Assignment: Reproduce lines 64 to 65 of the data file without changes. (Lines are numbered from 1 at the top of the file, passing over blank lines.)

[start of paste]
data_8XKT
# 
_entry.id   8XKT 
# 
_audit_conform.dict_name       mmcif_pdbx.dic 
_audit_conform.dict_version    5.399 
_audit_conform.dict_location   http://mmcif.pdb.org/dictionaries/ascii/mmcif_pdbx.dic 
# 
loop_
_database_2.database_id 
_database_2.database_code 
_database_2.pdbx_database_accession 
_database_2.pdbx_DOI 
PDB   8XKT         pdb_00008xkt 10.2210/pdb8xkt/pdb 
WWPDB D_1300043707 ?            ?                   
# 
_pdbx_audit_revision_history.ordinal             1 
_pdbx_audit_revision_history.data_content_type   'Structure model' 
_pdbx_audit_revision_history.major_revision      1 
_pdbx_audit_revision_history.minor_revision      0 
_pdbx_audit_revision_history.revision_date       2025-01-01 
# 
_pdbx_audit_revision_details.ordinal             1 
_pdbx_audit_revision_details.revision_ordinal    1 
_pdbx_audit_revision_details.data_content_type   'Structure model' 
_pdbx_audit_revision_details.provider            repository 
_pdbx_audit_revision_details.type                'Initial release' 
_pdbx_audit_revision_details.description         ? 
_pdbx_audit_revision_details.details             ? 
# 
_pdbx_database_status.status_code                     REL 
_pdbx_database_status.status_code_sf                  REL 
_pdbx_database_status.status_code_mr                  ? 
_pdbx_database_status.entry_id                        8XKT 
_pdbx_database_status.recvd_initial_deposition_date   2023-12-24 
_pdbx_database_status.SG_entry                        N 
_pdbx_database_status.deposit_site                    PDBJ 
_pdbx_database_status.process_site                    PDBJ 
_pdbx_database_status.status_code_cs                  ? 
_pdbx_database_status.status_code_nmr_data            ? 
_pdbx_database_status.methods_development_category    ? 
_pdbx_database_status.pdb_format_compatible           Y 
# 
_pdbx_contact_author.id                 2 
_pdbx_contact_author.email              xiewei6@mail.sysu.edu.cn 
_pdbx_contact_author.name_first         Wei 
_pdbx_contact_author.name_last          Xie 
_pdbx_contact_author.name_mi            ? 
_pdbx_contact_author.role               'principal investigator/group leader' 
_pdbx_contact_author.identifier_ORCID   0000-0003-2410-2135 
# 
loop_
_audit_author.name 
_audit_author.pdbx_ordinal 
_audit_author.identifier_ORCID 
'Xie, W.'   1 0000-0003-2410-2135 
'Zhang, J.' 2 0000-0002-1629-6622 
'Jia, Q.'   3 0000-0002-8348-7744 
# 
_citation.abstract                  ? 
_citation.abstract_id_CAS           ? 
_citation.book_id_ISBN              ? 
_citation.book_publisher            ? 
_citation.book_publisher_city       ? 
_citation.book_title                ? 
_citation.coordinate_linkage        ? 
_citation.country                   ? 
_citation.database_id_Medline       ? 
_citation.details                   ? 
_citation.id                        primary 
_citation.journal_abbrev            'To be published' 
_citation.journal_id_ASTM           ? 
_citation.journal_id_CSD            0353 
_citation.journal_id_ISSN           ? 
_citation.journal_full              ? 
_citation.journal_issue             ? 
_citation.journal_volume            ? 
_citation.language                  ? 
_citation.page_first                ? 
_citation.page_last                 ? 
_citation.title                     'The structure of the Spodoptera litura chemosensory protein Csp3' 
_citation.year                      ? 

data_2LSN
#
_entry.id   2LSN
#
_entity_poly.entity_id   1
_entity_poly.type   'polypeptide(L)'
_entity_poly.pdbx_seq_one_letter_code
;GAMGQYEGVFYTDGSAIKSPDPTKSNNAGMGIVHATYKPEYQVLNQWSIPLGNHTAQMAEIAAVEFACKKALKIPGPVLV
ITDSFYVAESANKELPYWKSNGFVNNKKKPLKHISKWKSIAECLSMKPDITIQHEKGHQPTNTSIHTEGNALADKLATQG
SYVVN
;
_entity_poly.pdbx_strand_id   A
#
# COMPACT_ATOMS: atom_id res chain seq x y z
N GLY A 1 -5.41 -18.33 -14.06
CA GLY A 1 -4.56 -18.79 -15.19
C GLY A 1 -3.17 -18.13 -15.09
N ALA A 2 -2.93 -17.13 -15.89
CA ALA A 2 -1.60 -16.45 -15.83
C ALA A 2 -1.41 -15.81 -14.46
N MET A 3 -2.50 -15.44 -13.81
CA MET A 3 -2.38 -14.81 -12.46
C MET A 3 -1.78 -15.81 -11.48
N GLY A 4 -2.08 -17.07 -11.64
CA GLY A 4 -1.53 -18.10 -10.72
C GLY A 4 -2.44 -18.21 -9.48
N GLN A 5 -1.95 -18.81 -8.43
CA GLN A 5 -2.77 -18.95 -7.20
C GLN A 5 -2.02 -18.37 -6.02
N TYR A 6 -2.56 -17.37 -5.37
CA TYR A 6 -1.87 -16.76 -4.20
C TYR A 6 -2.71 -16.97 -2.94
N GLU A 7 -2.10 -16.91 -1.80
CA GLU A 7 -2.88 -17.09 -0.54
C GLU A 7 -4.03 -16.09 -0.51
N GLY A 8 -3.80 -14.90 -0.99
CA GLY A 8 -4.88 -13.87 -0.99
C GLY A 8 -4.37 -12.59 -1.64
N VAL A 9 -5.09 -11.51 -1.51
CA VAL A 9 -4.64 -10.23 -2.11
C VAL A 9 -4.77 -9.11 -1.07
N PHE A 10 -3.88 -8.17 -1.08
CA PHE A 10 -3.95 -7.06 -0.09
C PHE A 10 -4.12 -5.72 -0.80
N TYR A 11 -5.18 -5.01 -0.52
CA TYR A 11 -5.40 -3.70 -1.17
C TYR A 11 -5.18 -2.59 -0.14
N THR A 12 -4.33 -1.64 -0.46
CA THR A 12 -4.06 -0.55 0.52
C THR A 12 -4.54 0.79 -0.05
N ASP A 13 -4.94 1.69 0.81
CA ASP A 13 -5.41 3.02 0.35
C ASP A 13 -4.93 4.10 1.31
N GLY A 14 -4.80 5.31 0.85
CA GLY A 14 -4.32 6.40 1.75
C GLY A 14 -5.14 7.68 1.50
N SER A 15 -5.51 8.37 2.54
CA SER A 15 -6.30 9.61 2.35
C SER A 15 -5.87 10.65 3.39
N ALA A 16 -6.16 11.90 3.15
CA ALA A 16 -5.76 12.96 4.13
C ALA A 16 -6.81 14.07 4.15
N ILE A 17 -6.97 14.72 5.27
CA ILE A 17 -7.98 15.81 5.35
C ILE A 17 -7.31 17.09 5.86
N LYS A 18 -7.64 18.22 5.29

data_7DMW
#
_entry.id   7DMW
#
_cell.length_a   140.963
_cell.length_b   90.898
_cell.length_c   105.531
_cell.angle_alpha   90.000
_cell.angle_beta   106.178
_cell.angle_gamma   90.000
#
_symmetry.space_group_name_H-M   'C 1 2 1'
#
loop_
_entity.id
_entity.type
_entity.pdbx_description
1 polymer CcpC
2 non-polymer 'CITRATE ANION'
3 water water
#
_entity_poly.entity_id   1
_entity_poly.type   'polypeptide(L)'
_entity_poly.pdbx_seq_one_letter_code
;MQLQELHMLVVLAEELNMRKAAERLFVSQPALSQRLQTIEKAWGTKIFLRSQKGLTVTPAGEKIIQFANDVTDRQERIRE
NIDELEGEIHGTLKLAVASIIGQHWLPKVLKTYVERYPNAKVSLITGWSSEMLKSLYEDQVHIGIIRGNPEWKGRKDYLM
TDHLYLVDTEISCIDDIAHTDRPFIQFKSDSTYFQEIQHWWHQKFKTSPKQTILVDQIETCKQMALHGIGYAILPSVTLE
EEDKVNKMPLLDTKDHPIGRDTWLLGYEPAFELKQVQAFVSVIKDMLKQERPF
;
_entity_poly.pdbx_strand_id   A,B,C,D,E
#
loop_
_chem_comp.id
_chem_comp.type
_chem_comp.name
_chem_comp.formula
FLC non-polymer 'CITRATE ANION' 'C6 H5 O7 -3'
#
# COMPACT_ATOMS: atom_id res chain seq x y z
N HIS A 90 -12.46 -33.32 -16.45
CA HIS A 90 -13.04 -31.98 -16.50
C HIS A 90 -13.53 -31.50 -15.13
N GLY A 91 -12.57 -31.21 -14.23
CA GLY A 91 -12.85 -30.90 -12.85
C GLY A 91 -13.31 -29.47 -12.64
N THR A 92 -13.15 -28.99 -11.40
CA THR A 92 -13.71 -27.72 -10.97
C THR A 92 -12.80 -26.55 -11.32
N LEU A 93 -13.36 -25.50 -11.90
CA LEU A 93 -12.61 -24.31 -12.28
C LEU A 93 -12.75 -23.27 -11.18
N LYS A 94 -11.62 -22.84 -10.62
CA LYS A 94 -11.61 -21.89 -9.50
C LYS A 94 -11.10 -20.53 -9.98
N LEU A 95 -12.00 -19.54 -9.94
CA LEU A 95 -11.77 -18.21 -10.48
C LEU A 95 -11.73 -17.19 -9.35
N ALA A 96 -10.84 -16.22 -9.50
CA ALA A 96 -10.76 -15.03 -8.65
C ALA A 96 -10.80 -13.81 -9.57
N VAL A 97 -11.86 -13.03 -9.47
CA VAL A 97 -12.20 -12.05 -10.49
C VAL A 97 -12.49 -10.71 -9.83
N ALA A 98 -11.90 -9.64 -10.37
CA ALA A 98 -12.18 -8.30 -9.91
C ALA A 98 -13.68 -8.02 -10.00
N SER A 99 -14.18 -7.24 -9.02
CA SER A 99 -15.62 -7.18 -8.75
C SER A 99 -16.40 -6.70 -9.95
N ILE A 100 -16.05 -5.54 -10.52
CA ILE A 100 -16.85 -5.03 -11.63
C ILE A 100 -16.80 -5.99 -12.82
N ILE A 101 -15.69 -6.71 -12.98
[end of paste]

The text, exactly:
_citation.book_publisher_city       ? 
_citation.book_title                ? 